Contagious was set to debut in March but was pushed back until August 4. It's Riley's first album in two years, and was recorded mostly at Mikie Bennett's Grafton Studios in Kingston. VP Records currently is heavily promoting the album on its website and other online sites.
In 2008, VP Records re-issued Riley's first album, Challenges. Riley's manager, saxophonist Dean Frazer, asserted that Challenges was Grammy-worthy but no one heard it. "The first album really and truly was a wicked works. And is only now start to creep up on people," he told the Observer previously.
Frazer wants Contagious to win a Grammy: "But a lot of times, really good albums are not nominated. We hope that come 2009 we will definitely be there."

Sunday, August 09, 2009

'Electric Boogie' Strikes After 10 years

When Bunny Wailer wrote Electric Boogie for Marcia Griffiths, the track crackled with the energy of childhood friendship then intermittent contact in later years as their musical paths crossed (Wailer remembers Griffiths coming to Camperdown High to sing as a teenager, then auditioning her as part of a group at Studio One).
And, as he tells it, it seems that Wailer was plugged into the current of popular music of the late 1970s when Griffiths recorded Electric Boogie, and the amperage of music trends to come, as his prediction of a hit, even if it took a decade, became reality.
Griffiths had a very active 1970s, touring with the I-Threes doing harmony for Bob Marley and the Wailers. When she returned from one tour, Wailer visited her and said "waapen, I think you should still pursue you solo y'nuh. She welcome that, so we start write some songs fi har". The first was Tribulation, which got airplay but didn't have a big impact. He tried again, but decided to go into the "pop situation".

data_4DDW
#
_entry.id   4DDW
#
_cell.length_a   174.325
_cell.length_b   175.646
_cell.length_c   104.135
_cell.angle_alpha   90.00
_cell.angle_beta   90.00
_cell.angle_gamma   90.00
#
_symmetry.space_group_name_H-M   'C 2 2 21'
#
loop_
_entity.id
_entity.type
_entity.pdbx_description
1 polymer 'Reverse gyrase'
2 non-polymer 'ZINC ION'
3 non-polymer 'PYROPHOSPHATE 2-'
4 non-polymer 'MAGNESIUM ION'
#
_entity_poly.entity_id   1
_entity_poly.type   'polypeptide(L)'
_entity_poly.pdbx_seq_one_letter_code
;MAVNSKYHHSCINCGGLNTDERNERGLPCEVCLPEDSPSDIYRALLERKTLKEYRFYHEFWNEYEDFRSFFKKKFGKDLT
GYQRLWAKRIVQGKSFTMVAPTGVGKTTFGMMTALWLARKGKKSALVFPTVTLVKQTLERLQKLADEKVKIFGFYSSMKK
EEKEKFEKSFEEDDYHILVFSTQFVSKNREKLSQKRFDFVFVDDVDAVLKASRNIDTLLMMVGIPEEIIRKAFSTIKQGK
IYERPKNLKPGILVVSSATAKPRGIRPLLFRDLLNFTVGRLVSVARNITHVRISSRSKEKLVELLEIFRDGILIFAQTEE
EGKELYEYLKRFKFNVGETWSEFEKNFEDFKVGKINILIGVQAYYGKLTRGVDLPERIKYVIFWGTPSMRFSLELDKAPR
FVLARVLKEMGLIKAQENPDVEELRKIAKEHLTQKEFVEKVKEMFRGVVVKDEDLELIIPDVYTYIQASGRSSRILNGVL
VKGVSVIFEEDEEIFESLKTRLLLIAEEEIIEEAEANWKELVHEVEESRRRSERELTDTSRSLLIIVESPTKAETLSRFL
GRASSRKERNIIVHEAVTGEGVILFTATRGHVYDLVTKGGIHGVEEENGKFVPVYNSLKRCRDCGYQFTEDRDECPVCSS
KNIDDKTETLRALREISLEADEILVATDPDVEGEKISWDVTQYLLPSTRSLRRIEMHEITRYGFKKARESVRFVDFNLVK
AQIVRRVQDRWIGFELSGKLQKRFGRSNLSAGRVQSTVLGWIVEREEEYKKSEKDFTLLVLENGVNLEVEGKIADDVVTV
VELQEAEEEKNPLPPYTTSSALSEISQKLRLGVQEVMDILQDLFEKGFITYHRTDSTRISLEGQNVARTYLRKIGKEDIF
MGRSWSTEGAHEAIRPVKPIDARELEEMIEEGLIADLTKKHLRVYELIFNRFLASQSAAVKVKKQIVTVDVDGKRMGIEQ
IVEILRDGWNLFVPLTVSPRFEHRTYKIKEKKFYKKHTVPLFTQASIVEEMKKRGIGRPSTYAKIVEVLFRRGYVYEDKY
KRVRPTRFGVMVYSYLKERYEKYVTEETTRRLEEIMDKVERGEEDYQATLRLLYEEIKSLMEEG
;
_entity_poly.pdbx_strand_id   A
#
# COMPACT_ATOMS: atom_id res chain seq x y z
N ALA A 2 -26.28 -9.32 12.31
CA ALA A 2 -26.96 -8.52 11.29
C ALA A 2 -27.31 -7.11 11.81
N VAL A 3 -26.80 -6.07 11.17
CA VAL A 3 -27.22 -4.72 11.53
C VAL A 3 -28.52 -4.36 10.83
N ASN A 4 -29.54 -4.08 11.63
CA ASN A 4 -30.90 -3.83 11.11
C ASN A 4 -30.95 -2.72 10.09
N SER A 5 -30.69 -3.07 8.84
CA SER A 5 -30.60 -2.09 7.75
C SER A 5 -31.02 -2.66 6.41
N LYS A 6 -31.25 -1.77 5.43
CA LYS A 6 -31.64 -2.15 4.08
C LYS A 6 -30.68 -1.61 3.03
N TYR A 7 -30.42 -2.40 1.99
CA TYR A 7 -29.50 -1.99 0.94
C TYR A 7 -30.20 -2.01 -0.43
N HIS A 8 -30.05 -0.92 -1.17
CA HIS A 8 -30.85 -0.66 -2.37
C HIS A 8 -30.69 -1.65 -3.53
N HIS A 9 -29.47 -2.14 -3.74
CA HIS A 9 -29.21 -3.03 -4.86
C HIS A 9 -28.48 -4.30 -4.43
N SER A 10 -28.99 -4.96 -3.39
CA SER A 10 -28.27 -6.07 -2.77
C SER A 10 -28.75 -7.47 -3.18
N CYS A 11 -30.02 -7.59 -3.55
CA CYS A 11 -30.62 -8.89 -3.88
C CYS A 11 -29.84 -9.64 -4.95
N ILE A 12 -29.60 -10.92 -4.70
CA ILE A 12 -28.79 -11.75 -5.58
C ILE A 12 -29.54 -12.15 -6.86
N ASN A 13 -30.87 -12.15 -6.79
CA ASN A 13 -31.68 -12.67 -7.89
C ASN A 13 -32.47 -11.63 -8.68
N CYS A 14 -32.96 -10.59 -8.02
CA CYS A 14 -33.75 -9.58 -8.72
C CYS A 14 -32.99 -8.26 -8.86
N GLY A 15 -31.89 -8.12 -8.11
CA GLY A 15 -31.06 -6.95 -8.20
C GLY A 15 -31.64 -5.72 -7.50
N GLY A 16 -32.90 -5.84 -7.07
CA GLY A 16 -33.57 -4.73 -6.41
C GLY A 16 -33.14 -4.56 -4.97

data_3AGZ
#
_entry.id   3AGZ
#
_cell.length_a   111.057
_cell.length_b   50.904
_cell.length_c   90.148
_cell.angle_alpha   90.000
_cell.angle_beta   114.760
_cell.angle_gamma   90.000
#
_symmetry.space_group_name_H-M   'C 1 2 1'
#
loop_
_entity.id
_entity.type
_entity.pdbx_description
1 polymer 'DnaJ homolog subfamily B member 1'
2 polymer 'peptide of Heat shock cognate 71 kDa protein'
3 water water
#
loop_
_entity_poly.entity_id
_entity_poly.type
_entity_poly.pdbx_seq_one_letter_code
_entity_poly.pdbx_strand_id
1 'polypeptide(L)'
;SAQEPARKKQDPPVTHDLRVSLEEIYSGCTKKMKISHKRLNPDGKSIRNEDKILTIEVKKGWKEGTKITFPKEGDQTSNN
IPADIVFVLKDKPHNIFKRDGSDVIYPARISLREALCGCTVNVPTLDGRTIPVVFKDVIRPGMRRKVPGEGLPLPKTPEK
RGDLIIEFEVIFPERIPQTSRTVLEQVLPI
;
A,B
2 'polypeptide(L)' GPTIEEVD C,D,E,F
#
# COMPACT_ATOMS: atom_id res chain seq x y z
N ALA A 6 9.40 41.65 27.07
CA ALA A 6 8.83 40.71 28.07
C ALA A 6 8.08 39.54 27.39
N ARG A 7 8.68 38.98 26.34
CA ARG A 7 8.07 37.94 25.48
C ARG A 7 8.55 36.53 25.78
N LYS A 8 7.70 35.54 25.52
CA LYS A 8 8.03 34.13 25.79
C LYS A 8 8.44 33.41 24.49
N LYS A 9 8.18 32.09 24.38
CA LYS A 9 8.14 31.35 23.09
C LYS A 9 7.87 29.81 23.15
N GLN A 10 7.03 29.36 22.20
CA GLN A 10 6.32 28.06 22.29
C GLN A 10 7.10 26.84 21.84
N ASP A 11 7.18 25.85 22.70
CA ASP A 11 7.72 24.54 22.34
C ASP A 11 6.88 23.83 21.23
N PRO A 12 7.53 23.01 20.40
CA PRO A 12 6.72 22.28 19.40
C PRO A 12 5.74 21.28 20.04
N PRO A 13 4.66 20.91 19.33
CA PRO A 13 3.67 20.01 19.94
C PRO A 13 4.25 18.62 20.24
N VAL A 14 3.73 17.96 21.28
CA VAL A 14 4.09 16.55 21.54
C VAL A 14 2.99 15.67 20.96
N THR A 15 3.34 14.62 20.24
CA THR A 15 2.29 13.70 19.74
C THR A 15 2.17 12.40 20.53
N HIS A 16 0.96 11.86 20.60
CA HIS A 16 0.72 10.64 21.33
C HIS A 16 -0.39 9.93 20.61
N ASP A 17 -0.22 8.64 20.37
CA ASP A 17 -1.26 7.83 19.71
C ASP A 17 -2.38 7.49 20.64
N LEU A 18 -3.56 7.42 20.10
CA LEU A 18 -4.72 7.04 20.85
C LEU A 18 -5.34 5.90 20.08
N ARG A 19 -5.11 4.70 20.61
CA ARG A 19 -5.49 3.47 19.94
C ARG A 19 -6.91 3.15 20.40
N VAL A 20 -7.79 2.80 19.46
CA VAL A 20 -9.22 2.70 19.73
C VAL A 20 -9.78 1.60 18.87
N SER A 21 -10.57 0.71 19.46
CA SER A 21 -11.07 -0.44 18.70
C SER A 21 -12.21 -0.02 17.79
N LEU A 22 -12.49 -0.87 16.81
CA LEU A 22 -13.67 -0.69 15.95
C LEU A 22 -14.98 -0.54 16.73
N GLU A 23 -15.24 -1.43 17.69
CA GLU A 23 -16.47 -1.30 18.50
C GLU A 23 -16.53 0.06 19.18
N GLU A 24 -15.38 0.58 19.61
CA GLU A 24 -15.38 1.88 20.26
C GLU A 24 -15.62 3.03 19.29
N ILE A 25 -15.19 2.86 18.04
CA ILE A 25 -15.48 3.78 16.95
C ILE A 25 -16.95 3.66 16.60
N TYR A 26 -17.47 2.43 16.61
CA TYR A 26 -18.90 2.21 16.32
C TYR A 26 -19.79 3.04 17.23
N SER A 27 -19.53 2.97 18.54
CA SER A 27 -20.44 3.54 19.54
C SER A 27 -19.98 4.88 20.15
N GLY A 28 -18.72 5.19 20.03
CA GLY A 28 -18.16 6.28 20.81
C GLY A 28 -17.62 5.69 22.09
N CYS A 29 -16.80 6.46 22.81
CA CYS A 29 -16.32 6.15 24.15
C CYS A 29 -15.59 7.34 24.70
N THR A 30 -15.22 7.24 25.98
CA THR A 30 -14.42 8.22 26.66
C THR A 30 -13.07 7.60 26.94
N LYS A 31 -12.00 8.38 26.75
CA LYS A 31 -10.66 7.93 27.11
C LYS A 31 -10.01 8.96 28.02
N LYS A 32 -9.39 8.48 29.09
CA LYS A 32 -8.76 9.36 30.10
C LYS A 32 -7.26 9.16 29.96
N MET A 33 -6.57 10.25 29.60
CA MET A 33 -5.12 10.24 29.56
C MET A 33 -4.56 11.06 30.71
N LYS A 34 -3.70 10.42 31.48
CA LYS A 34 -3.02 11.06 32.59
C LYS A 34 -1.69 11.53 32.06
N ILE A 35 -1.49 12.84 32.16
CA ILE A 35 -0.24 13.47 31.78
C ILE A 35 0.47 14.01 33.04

Electric Avenue
And that meant drawing power from what was connecting with the public at the time.
"There was this track at the time being played called Electric Avenue (by Eddy Grant). That was the most popular song then. So me sey if me ago think pop, me haffi start smell roun' dem kitchen deh. So you going down Electric Avenue to do what? Because him don't stipulate. So me sey him mus ago do the Electric Boogie. So me jus' start formulate the song," Wailer said.
"The song was recorded properly, for we did it good," Wailer added, naming engineer Dennis Thompson, drum and bass duo Sly and Robbie, the Ras Brass outfit of Dean Fraser, Nambo Robinson and Chico Chin and himself playing the keyboard intro in the session at Dynamic Sounds.
Griffiths and Wailer did the harmony vocals.
"That song went number one in Jamaica, as a R&B. You know when you attempt something that is not really your territory? But we did it so convincing that it became number one in Jamaica and I think it was number one in Trinidad," he said.
Electric Boogie caught Chris Blackwell's attention but Wailer was not interested as "we were building a good album for Electric Boogie to be a part of", Rock and Roll Reggae and Woman a Come, among the other songs slated for the set. However, it worked out that Blackwell was given the single, with the intention that he would handle the album as well.
It was the beginning of absences and backing and forthing with Electric Boogie, including a remix at Music Mountain ("it didn't sound better and it didn't sound worse, because is a song whe just build, anything you do with it, it right".) There was another absence and Wailer says "Marcia was very upset".
He also says that Blackwell mentioned preferring Judy Mowatt to do Electric Boogie, but Wailer says his connection was not the same as with Griffiths.
Wailer says he comforted Griffiths, telling her "if is 10 years from now, this record going be a smash".
That was in 1979, going into 1980.